Martin: “Cook eggs thoroughly until the whites are firm and the yolk thickens.”
[Close up of Martin wiping the counter with a cloth. Then Martin washes his hands again. Text on the screen says to wash for 20 seconds. The New Zealand Food Safety logo displays at the bottom of the screen.]
Martin: “Keep kitchen surfaces and utensils clean after handling raw eggs. And remember to wash your hands.”
[End of transcript]
Video – Chef Martin Bosley on cooking chicken at home (1.12)
[Chef Martin Bosley smiling with his kitchen in background. Fun, vibrant music in background]
[Title of video ‘Food Safety Tips with Chef Martin Bosley’ appears]
[Subject ‘Chicken’ appears]
Martin gives a head nod to the audience, blue reusable shopping bag on his kitchen counter in front of him. Martin removes a pack of raw chicken thighs from the blue reusable shopping bag.
Martin: Keep raw chicken covered, separate from other food in the bottom shelf in the fridge and this will keep the juices from leaking and dripping onto other foods.
Martin demonstrates by placing the raw chicken pack on a plate and placing it onto the bottom shelf of his refrigerator.
Image of Martin’s sink with the unwrapped pack of raw chicken on the counter next to it.
Martin: PLEASE…don’t wash the chicken before cooking. Washing will splash the germs all around the kitchen.
Martin cuts the chicken legs into thighs and drumsticks.
Martin: Ideally, use separate chopping boards for raw chicken. If you only have one, mark sure you wash it with soap and hot water after you’ve used it.
Martin washes wooden chopping board in sink with detergent.
Martin: Wash your hands with soap and water after handling raw chicken. 20 seconds of lathering and 20 seconds of rinsing.
Martin washes his hands with soap and running water.
Martin: Keep kitchen utensils and surfaces clean after handling raw chicken.
Martin wipes down soapy kitchen counters with paper towels.
Martin cooks chicken thighs and drumsticks in cast iron skillet. The chicken is browned and sizzling in the pan.
Martin: Check to see if the chicken is thoroughly cooked. Now if you have a meat thermometer you can take the temperature at middle of the thickest part of the meat.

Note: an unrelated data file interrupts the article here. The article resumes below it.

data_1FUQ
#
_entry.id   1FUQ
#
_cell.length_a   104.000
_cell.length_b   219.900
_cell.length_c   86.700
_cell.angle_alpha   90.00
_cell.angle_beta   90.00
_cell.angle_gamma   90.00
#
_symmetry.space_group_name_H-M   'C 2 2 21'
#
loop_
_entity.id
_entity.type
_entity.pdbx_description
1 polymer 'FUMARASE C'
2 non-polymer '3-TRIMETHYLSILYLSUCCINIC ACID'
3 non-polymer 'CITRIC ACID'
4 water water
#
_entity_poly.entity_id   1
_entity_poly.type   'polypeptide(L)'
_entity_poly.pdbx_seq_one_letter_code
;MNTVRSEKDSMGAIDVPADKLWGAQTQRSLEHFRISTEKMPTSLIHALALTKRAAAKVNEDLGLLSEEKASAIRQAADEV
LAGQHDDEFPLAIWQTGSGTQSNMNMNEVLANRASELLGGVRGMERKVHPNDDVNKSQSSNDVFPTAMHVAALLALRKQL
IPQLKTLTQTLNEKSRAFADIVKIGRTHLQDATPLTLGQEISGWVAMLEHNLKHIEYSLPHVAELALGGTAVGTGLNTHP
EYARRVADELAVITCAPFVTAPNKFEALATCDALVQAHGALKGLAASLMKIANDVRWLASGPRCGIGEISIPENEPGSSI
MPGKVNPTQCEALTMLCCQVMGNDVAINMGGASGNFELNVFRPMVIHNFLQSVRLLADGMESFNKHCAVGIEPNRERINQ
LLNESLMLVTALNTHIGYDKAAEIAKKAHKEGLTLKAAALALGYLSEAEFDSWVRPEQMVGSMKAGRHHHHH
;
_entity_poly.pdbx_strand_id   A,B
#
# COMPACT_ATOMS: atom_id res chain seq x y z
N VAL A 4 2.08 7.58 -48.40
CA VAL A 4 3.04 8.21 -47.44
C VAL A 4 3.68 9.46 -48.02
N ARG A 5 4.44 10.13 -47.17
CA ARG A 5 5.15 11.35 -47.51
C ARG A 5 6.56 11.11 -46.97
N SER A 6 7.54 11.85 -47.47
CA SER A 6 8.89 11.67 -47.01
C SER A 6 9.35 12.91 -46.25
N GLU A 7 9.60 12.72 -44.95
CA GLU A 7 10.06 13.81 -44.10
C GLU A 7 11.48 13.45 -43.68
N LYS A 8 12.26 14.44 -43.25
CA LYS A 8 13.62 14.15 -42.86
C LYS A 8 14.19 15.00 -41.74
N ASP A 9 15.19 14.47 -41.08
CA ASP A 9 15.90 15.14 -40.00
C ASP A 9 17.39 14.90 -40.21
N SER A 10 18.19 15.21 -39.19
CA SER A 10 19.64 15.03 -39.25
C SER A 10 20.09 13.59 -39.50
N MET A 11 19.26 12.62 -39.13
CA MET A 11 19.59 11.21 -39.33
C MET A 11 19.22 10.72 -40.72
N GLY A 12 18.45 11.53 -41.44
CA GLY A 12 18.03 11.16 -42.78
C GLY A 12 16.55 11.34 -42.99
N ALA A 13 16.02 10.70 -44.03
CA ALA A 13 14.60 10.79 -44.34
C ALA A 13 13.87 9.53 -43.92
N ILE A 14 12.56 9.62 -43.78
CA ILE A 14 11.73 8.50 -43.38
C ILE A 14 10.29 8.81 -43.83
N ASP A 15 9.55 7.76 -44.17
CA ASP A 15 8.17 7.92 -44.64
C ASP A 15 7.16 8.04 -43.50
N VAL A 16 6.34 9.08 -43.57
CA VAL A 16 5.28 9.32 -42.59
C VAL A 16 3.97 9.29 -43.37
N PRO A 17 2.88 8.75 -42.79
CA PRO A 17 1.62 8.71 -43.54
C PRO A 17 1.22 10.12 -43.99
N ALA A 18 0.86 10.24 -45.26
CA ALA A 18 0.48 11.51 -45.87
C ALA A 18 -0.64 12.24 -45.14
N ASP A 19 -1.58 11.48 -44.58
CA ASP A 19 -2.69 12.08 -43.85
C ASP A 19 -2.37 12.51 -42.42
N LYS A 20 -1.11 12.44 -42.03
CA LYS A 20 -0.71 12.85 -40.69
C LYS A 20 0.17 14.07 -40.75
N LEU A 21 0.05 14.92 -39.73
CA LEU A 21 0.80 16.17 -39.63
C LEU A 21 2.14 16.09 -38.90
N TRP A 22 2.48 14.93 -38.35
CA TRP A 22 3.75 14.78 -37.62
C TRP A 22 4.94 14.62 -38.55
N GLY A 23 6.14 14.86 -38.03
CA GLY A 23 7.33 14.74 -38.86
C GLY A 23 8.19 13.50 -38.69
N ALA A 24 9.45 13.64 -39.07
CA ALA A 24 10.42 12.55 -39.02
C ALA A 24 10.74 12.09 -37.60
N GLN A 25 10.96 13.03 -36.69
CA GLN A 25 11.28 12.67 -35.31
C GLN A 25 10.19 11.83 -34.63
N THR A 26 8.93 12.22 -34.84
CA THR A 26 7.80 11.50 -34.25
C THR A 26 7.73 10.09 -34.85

The thermometer should read about 75 degrees Celsius.
Martin takes the chicken in the cast iron pan out of the oven and places on the stove. He takes a thigh out of the pan and places onto a clean, wooden chopping board.
He grabs a thermometer and shows the audience. He places it back onto the counter and then cuts into the chicken thigh to show clear juices running out of the chicken thigh meat.
Martin: If you don’t have a thermometer, then the juices should run clear when poked with a knife.
Image of Martin smiling at audience.
[End title: Food safety tips with Chef Martin Bosley]
[End of transcript]
Non-commercial foods include meat from animals that you might hunt and kill yourself. They are sometimes called "wild foods" (food you hunt, gather, and catch). Or it might be an animal killed and prepared for eating on a farm or private property.
These types of foods are not prepared with the same safety rules that apply to commercial foods.
Make sure these foods come from a safe environment and were handled correctly before eating them.
Food from restaurants and takeaways
When you eat out or buy takeaways, avoid the same high-risk foods we've already mentioned. To minimise risk, choose restaurant and takeaway food that is:
- well-cooked and prepared just before it's served to you
- served piping hot.
You should also avoid:
- food from buffets, smorgasbords, salad bars, or street vendors
- house-made sauces and dressings that contain raw eggs
- foods that contain undercooked eggs
- pre-prepared cold foods such as salads, unrefrigerated sandwiches, or sushi.
Food you eat overseas
If you're travelling overseas, take extra care. Some countries have very high rates of food poisoning. Water supplies may also be unsafe.
Remember that even adding ice to your drink could be risky.
Buy, handle, and store foods safely
Besides choosing safer foods, if you have low immunity you need to make sure you buy, store, and prepare foods safely to avoid getting sick.
Who to contact
If you have questions about food for people with low immunity, email email@example.com